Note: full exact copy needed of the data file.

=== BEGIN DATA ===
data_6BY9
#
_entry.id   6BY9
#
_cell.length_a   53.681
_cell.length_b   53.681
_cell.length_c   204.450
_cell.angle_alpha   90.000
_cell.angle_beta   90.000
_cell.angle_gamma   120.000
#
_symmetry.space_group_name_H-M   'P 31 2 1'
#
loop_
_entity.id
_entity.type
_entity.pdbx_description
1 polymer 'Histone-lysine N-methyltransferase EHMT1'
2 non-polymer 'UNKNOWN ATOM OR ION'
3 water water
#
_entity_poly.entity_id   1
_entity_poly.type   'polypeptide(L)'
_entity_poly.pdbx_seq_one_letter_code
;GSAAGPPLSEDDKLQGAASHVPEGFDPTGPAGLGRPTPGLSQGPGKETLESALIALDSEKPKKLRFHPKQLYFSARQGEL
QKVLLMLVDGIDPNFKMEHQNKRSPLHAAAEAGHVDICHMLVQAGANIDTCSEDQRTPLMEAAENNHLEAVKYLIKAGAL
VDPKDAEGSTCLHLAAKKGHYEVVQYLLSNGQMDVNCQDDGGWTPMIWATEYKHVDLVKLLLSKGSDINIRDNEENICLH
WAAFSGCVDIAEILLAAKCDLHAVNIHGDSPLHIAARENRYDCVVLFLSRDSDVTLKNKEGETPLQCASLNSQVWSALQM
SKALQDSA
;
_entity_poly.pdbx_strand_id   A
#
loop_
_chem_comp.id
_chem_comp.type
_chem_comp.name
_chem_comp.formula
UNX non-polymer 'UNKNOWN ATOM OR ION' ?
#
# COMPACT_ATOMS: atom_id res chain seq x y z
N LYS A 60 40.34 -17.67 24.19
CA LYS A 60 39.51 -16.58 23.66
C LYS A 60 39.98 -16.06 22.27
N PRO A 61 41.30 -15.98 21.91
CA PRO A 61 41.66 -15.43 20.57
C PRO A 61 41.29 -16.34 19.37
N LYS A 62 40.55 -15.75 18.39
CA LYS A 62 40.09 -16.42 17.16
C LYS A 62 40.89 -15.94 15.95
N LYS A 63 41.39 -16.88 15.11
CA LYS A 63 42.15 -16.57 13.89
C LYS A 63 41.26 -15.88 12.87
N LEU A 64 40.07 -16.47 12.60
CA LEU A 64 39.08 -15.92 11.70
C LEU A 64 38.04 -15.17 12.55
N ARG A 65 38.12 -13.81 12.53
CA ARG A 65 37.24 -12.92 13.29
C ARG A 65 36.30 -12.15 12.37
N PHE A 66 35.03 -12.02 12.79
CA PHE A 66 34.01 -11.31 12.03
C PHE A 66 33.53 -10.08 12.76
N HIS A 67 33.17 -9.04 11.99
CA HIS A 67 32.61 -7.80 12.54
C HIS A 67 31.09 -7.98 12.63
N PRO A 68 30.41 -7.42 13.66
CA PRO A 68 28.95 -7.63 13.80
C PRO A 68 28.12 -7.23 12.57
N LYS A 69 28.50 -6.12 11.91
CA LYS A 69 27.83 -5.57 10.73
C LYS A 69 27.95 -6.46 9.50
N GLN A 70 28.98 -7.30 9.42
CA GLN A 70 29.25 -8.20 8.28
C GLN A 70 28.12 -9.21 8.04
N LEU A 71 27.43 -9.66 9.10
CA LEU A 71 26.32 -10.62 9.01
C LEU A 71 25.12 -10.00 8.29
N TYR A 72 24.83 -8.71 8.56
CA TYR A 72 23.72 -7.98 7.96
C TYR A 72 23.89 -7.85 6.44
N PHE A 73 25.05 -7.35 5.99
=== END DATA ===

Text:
data_6BY9
#
_entry.id   6BY9
#
_cell.length_a   53.681
_cell.length_b   53.681
_cell.length_c   204.450
_cell.angle_alpha   90.000
_cell.angle_beta   90.000
_cell.angle_gamma   120.000
#
_symmetry.space_group_name_H-M   'P 31 2 1'
#
loop_
_entity.id
_entity.type
_entity.pdbx_description
1 polymer 'Histone-lysine N-methyltransferase EHMT1'
2 non-polymer 'UNKNOWN ATOM OR ION'
3 water water
#
_entity_poly.entity_id   1
_entity_poly.type   'polypeptide(L)'
_entity_poly.pdbx_seq_one_letter_code
;GSAAGPPLSEDDKLQGAASHVPEGFDPTGPAGLGRPTPGLSQGPGKETLESALIALDSEKPKKLRFHPKQLYFSARQGEL
QKVLLMLVDGIDPNFKMEHQNKRSPLHAAAEAGHVDICHMLVQAGANIDTCSEDQRTPLMEAAENNHLEAVKYLIKAGAL
VDPKDAEGSTCLHLAAKKGHYEVVQYLLSNGQMDVNCQDDGGWTPMIWATEYKHVDLVKLLLSKGSDINIRDNEENICLH
WAAFSGCVDIAEILLAAKCDLHAVNIHGDSPLHIAARENRYDCVVLFLSRDSDVTLKNKEGETPLQCASLNSQVWSALQM
SKALQDSA
;
_entity_poly.pdbx_strand_id   A
#
loop_
_chem_comp.id
_chem_comp.type
_chem_comp.name
_chem_comp.formula
UNX non-polymer 'UNKNOWN ATOM OR ION' ?
#
# COMPACT_ATOMS: atom_id res chain seq x y z
N LYS A 60 40.34 -17.67 24.19
CA LYS A 60 39.51 -16.58 23.66
C LYS A 60 39.98 -16.06 22.27
N PRO A 61 41.30 -15.98 21.91
CA PRO A 61 41.66 -15.43 20.57
C PRO A 61 41.29 -16.34 19.37
N LYS A 62 40.55 -15.75 18.39
CA LYS A 62 40.09 -16.42 17.16
C LYS A 62 40.89 -15.94 15.95
N LYS A 63 41.39 -16.88 15.11
CA LYS A 63 42.15 -16.57 13.89
C LYS A 63 41.26 -15.88 12.87
N LEU A 64 40.07 -16.47 12.60
CA LEU A 64 39.08 -15.92 11.70
C LEU A 64 38.04 -15.17 12.55
N ARG A 65 38.12 -13.81 12.53
CA ARG A 65 37.24 -12.92 13.29
C ARG A 65 36.30 -12.15 12.37
N PHE A 66 35.03 -12.02 12.79
CA PHE A 66 34.01 -11.31 12.03
C PHE A 66 33.53 -10.08 12.76
N HIS A 67 33.17 -9.04 11.99
CA HIS A 67 32.61 -7.80 12.54
C HIS A 67 31.09 -7.98 12.63
N PRO A 68 30.41 -7.42 13.66
CA PRO A 68 28.95 -7.63 13.80
C PRO A 68 28.12 -7.23 12.57
N LYS A 69 28.50 -6.12 11.91
CA LYS A 69 27.83 -5.57 10.73
C LYS A 69 27.95 -6.46 9.50
N GLN A 70 28.98 -7.30 9.42
CA GLN A 70 29.25 -8.20 8.28
C GLN A 70 28.12 -9.21 8.04
N LEU A 71 27.43 -9.66 9.10
CA LEU A 71 26.32 -10.62 9.01
C LEU A 71 25.12 -10.00 8.29
N TYR A 72 24.83 -8.71 8.56
CA TYR A 72 23.72 -7.98 7.96
C TYR A 72 23.89 -7.85 6.44
N PHE A 73 25.05 -7.35 5.99